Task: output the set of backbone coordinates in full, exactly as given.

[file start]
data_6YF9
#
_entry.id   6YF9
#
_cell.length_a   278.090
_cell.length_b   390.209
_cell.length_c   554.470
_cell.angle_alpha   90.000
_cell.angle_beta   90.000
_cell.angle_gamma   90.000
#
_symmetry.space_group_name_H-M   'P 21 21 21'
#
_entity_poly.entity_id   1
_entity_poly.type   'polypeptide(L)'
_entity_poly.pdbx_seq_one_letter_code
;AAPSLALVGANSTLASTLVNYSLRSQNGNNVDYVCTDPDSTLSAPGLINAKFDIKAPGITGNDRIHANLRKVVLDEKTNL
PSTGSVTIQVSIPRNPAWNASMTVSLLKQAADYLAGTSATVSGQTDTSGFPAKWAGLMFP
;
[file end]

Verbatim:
data_6YF9
#
_entry.id   6YF9
#
_cell.length_a   278.090
_cell.length_b   390.209
_cell.length_c   554.470
_cell.angle_alpha   90.000
_cell.angle_beta   90.000
_cell.angle_gamma   90.000
#
_symmetry.space_group_name_H-M   'P 21 21 21'
#
_entity_poly.entity_id   1
_entity_poly.type   'polypeptide(L)'
_entity_poly.pdbx_seq_one_letter_code
;AAPSLALVGANSTLASTLVNYSLRSQNGNNVDYVCTDPDSTLSAPGLINAKFDIKAPGITGNDRIHANLRKVVLDEKTNL
PSTGSVTIQVSIPRNPAWNASMTVSLLKQAADYLAGTSATVSGQTDTSGFPAKWAGLMFP
;